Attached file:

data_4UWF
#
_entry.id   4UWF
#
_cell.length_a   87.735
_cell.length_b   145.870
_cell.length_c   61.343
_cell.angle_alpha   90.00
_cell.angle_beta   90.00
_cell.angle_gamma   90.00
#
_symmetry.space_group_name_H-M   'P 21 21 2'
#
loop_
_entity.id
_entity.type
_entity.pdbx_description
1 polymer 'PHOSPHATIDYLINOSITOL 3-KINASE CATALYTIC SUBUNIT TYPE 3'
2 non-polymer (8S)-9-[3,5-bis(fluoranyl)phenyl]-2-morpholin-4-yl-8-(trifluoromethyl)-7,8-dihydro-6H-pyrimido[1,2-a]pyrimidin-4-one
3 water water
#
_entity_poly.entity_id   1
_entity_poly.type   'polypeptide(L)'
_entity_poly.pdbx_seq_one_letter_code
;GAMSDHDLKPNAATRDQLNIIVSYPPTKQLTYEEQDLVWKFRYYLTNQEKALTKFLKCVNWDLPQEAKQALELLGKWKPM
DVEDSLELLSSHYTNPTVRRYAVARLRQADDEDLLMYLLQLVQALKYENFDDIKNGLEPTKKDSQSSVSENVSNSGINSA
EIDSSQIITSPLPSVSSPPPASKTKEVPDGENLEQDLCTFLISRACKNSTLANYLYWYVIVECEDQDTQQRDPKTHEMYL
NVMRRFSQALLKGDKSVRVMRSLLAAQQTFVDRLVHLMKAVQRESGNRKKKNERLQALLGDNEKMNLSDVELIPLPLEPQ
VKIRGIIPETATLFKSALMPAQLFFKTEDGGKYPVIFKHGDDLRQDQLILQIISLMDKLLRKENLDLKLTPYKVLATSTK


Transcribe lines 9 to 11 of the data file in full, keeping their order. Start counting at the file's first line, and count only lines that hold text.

_cell.angle_beta   90.00
_cell.angle_gamma   90.00
#